Speakers

The renaissance of electrochemistry

E_02_Nenad Markovic(Photo)
Nenad Markovic
Argonne National Laboratory
14:00~14:40

Abstract :

Advances in electrochemistry at solid-liquid interfaces are vital for driving technological innovations that are needed to deliver reliable, affordable, and environmentally-friendly energy. In the first part of presentation, we highlight the key achievements in the development of new materials for efficient hydrogen and oxygen production in electrolyzers and, in the reverse, their utilization in fuel cells. A key fundamental issue addressed in this presentation is the degree to which the fundamental understanding of the synergy between covalent and non covalent interactions can form the basis for any predictive ability in tailor making real world catalysts. Common descriptors such as the substrate-hydroxide binding energy and the hydroxide-oxide•••H–OH interactions in the double layer are found to control individual parts of the hydrogen and oxygen electrochemistry that govern the efficiency of water-based energy conversion and storage systems.

In many respects, understanding processes at atomic-/molecular levels in organic solvents is much less advanced than the corresponding electrochemistry in aqueous systems. This intrinsic gap in understanding, however, has a tendency to mask the inherently close ties that exist between processes in these two environments. As a consequence, in the second part of this presentation is to build a bridge between electrochemistry that controls individual parts of the water cycle and processes in a Li-O2 battery as well as Mg deposition on negative electrodes and Mg intercalation in oxide-host of positive electrode. We conclude that understanding the complexity (simplicity) of electrochemistry at atomic and molecular levels would open new avenues for design and deployment of alternative energy systems.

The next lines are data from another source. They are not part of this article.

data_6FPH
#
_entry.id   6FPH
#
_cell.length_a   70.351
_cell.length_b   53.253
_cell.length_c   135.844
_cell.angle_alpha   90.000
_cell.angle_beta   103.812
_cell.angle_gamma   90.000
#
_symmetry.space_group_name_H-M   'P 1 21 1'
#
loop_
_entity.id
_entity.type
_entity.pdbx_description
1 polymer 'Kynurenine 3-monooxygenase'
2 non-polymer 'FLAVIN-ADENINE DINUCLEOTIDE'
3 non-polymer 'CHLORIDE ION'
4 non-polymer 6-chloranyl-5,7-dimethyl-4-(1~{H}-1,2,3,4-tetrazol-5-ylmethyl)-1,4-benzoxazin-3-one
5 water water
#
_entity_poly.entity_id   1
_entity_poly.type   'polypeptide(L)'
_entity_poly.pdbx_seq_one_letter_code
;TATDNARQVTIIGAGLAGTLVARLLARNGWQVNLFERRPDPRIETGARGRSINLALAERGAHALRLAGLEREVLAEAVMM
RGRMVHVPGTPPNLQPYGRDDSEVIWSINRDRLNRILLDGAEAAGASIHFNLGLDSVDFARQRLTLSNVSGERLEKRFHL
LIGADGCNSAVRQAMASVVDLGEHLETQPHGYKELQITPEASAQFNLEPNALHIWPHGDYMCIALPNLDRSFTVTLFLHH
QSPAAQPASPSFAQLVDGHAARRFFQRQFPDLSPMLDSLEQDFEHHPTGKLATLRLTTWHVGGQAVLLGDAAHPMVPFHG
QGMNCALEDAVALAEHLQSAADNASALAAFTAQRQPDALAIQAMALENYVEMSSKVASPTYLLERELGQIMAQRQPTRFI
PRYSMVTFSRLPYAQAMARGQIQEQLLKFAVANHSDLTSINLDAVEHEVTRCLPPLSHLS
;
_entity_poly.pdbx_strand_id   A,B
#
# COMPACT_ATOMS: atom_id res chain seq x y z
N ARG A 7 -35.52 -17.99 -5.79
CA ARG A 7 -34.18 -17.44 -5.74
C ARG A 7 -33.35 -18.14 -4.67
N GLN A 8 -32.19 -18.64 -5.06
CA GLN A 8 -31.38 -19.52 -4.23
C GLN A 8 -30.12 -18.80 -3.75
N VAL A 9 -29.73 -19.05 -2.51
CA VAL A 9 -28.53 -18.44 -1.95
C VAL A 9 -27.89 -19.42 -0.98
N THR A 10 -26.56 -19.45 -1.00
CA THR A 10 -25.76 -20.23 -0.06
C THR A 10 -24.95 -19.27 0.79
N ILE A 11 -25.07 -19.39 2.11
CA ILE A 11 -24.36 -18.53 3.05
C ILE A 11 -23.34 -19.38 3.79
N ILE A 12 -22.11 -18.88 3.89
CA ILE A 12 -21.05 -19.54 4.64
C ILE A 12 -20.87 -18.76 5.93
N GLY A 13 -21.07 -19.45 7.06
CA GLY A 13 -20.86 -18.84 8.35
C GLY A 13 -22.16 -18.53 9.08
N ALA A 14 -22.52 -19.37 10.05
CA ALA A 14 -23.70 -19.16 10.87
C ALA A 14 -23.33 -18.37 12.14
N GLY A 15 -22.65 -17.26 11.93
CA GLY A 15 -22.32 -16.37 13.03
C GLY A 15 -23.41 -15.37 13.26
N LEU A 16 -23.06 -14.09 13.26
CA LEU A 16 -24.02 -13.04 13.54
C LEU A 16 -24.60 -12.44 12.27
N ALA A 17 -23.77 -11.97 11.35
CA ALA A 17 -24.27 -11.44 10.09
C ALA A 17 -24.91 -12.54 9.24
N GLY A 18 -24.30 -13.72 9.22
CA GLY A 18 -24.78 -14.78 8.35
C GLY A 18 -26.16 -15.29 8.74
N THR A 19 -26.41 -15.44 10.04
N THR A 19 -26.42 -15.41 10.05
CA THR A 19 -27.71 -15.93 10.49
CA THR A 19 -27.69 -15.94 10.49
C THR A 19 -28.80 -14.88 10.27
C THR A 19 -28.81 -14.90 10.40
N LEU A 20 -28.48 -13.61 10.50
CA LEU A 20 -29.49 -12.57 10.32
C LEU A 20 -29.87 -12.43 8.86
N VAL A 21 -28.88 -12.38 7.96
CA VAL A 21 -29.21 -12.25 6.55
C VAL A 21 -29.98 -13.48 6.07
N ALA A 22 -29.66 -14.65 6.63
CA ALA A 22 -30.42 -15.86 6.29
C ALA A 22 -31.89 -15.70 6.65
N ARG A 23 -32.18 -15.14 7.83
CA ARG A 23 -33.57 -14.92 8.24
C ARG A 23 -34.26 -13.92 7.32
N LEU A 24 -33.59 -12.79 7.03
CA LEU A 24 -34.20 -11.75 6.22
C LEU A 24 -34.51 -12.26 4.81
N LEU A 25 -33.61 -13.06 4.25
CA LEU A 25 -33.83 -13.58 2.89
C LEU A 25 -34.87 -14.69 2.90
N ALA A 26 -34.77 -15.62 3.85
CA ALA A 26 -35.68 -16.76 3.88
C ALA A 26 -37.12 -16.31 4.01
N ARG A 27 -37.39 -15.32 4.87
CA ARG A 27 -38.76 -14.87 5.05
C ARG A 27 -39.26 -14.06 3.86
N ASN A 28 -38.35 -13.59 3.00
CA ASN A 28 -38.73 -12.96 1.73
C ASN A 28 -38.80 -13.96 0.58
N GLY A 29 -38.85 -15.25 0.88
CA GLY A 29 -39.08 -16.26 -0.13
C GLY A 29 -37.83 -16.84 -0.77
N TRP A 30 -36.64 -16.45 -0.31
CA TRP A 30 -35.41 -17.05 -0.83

Education

Ph.D., Chemistry (Energy Conversion), University of Belgrade, Belgrade, Yugoslavia (05/1984)
M.S., Chemistry (Energy Conversion), University of Belgrade, Belgrade, Yugoslavia (03/1982)
B.S., Faculty of Technology and Metallurgy, Univ. of Belgrade, Belgrade, Yugoslavia (03/1977)

 

Professional Activities

  • 2014-present Chief Scientist at Joint Center for Energy Storage Research, Argonne National Laboratory, Argonne, IL, USA.
  • 2012-present Argonne Distinguished Fellow and Group Leader, Argonne National Laboratory, Argonne, IL, USA.
  • 2012-2014 Deputy Director (Research), Joint Center for Energy Storage Research, Argonne National Laboratory, Argonne, IL, USA.
  • 2005-2012 Senior Scientist and Group Leader-Energy Conversion and Storage, Argonne National Laboratory, Material Sciences Division, Argonne, IL, USA.
  • 1991-2005 Staff Scientist, Lawrence Berkeley National Laboratory, Materials Sciences Division, Berkeley, CA 94720, USA.
  • 1986-1991 Group Leader, Institute of Electrochemistry, University of Belgrade, Belgrade, Yugoslavia.
  • 1984-1986 Postdoctoral Fellow (advisor; Prof. Ernest Yeager), Department of Chemistry, Case Western Reserve University, Cleveland, OH 44106, USA
  • 1978-1984 Research Associate, University of Belgrade, Belgrade, Yugoslavia

 

Research Interests

  • Directing electrochemical interfaces at atomic and molecular levels
  • Exploring fundamental descriptors for controlling energy/environment cycles based on water, carbon and nitrogen chemistries
  • Development of electrode materials with tailored properties
  • Synthesis, characterization and utilization of real-world catalysts
  • Bridging the gap between aqueous and organic based environments
  • Technology developments

 

Awards & Honors

  • 2013 Recipient of the Faraday Medal Award, Electrochemical Royal Society
  • 2012 Distinguished Performance Award by UChicago Argonne LLC
  • 2011 U.S. Department of Energy R&D Award—Hydrogen and Fuel Cells Program; in recognition of outstanding achievement in reducing platinum group metal content for PEMFC
  • 2011 Fellow of the International Society of Electrochemistry
  • 2005 Lawrence Berkeley National Laboratory Research Award for Developing Nanosegregated